Bloggers will save the world
Desktops, laptops, phones and PDAs…. Internet in Russia is rapidly becoming much more available, and much more than just entertainment. For many, it has turned into a virtual speaker's corner, where their voice will not only be heard, but is guaranteed to echo across the country within hours.
There are vocal examples of how internet users can help solve complicated problems. In one instance, a video of a man posted online led to his dismissal. The man, who was the head of the local government, was bullying children at school but remained unpunished until the video went viral.
In another instance, one blogger managed to reach Russian president Dmitry Medvedev in order to help an orphan, Pasha Berezin.
A master chessplayer, a math genius and guaranteed state benefits, Pasha is missing the start of the academic year due to the demands of a construction company that helps fund the school.
“I want to be an IT specialist,” the boy told RT. “But the school said that if I want to study here and live in the residence halls, I have to study to be a builder.”
Pasha's case was taken on by a charity organization, Murzik.
Its founder, German Pyatov, says what made a difference to his case was a message he posted online to the president.
“After I posted my letter, someone from the president's office called and asked for details about this case,” Pyatov said. “I know they got in touch with Pasha's college, because almost immediately afterward, the college called and told Pasha to withdraw his application and basically get the hell out. They were scared that the authorities got involved. Then the media picked up the story, and the college was forced to stop its unlawful actions. They now allow Pasha to attend lectures, but still refuse to give him a room.”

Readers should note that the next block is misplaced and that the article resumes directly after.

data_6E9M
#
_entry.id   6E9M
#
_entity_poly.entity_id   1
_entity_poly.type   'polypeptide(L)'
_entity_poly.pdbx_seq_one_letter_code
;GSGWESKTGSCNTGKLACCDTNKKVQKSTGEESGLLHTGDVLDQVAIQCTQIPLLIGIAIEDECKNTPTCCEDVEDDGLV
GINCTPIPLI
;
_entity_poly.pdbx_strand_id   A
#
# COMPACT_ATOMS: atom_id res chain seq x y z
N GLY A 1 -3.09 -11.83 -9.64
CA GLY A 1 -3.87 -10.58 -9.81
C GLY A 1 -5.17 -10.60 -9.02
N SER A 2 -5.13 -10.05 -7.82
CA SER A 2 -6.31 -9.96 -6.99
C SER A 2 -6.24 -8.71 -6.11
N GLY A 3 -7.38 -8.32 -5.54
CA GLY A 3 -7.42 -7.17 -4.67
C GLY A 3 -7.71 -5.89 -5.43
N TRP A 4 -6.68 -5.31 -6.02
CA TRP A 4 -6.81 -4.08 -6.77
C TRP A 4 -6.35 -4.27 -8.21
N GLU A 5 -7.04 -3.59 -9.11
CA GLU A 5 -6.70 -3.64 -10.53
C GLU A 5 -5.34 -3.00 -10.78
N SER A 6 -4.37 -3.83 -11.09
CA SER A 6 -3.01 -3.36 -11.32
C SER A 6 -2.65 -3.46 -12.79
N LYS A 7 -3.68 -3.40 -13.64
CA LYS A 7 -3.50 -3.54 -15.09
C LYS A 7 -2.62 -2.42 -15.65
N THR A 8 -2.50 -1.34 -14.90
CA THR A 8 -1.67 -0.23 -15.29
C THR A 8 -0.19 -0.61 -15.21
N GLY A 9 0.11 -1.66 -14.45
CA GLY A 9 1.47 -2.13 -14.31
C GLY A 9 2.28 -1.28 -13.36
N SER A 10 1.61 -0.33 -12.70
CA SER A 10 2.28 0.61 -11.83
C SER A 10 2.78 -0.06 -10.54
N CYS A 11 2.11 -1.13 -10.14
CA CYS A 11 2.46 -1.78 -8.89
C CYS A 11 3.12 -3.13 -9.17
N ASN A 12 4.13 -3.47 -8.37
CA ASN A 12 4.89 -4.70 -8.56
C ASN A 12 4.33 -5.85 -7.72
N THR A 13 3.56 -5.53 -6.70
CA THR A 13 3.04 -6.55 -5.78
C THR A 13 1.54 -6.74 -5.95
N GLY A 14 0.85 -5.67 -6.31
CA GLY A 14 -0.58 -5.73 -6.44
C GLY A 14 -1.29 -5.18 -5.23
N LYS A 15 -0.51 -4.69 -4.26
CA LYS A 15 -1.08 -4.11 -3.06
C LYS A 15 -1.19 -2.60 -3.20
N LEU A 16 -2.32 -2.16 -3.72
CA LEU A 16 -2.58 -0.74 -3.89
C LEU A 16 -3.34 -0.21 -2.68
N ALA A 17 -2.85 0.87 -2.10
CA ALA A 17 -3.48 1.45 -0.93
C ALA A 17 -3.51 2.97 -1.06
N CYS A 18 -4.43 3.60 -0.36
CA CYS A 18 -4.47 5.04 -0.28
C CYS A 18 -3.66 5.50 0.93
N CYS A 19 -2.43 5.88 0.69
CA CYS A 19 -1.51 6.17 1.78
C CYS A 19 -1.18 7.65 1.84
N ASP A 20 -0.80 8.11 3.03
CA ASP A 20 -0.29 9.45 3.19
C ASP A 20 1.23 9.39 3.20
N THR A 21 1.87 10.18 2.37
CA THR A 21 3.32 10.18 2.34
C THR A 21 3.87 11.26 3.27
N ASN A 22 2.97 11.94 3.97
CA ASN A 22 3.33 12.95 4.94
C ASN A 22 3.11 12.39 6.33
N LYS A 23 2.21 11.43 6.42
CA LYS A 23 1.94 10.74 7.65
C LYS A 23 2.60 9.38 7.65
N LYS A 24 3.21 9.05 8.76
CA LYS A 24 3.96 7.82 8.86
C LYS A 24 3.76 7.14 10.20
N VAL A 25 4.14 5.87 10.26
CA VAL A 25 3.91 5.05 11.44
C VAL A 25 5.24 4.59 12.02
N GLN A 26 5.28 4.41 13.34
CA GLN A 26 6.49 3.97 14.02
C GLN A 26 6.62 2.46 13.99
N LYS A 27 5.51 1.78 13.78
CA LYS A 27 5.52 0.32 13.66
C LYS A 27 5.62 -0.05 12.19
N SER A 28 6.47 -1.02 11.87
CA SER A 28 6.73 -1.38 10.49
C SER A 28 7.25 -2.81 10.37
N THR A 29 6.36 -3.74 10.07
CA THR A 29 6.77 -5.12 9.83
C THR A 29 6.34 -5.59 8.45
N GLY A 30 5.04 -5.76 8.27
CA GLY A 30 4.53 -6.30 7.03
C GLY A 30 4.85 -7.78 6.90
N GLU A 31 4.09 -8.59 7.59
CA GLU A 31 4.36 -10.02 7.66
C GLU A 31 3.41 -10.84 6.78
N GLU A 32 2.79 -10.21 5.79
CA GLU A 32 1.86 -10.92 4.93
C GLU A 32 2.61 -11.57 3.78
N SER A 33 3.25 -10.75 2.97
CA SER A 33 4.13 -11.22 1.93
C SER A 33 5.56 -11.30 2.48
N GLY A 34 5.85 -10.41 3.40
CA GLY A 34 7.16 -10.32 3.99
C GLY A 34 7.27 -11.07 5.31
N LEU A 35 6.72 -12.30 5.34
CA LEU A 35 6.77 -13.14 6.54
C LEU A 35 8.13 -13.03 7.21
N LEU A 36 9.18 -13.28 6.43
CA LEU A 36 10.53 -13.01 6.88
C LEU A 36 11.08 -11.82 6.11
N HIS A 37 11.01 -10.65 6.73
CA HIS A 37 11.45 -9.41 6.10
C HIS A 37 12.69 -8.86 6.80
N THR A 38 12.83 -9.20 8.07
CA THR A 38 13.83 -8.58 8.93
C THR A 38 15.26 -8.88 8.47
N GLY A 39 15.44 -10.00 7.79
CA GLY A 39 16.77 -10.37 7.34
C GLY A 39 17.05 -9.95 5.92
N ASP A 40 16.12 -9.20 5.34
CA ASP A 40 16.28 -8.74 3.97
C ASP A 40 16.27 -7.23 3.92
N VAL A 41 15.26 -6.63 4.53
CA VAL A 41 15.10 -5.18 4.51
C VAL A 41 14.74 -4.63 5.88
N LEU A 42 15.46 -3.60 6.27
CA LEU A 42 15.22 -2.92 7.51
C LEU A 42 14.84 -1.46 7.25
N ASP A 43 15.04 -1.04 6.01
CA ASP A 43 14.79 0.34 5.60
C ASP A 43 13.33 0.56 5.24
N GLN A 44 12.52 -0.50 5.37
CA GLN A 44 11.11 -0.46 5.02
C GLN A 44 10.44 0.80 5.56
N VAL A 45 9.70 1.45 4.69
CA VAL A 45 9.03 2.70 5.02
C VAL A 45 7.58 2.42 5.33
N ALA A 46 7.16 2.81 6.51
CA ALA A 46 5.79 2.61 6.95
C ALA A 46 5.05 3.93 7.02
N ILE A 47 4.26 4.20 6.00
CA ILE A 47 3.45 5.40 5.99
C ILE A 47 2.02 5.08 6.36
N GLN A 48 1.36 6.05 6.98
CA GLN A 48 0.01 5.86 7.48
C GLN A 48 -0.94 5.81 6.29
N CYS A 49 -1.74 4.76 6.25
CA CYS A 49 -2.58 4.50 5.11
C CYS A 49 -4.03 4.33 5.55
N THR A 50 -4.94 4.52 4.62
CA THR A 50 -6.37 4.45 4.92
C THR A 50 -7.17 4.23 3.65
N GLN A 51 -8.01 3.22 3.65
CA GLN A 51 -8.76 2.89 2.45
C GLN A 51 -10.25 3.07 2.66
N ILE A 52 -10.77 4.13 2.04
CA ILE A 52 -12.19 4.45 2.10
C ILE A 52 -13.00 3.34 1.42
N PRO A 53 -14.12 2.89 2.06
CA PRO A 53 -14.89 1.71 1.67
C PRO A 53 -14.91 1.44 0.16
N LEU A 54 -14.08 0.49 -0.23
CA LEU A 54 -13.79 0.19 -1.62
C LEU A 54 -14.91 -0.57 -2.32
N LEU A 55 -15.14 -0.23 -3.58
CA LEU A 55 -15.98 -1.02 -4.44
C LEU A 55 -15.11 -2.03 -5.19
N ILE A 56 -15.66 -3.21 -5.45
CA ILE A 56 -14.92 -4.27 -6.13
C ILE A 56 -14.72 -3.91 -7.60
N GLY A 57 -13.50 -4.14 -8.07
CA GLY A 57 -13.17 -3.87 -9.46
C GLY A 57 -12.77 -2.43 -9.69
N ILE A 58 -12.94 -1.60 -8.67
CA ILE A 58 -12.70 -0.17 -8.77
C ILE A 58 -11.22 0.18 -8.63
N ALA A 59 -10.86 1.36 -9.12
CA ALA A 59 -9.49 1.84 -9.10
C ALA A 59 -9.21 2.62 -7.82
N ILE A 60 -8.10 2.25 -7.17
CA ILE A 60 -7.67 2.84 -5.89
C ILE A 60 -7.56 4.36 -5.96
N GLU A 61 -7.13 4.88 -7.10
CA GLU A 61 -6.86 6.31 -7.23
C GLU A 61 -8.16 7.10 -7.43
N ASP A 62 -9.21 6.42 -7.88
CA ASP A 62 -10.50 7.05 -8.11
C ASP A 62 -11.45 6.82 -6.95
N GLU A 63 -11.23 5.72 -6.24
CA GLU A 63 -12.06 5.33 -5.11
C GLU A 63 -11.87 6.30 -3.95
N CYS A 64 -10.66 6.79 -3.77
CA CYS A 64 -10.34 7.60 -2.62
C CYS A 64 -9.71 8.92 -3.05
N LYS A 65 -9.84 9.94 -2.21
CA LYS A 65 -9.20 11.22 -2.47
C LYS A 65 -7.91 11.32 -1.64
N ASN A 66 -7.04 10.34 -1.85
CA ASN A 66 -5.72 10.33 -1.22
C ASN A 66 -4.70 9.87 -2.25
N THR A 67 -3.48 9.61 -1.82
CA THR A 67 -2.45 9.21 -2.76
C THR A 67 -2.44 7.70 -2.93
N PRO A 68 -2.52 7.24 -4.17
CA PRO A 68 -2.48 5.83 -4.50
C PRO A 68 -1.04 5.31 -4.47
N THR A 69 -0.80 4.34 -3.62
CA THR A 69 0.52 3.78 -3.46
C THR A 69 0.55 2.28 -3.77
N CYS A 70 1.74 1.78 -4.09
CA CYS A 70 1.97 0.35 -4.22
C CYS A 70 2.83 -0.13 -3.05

Click to enlargeWhen a bunch of kids vandalized a car in broad daylight in a remote part of Central Russia, police could not find the culprits for days.
But information they had provided allowed bloggers to find them in a matter of hours – names, addresses and license plates included.
So why is Russia's online community becoming suddenly so significant and influential?
“First of all, it is evidence of technological progress,” Sergey Grebennikov, deputy director of Russia's Association of Electronic Communications, told RT. “The internet is becoming more and more available, and because it is available, more and more people are using it for things other than work. It is a community, and a much faster one than any other.”
This spike in online use means it is not just journalists who can uncover information.
So what does this say about Russia's fourth estate?
“This doesn't mean that journalists are bad, and bloggers are better,” stressed Sergey Dorenko, editor in chief of Russian News Service. “Or that the only notion of free speech exists online. It's simply a matter of choice. We no longer want to watch someone else's rundown, we want to – and can – make our own. The internet allows us to choose what we want to know about, at a speed print or TV media simply cannot compete with.”
“Blogs have created a network that feeds new information into the oral system of horizontal communication – rumor – and together they embrace almost all of the country,” states Ivan Zasursky, founder of the online newspaper Chaskor.ru.
“As we know from physics there is a particle and there is a wave, and a particle can be a part of a wave. When you are a blogger – you are a particle, but when there is a huge thing happening – you are just one of the many particles to create a wave together.”
So maybe this is not the beginning of the end of newspapers and television – but it's definitely competition… of a global kind.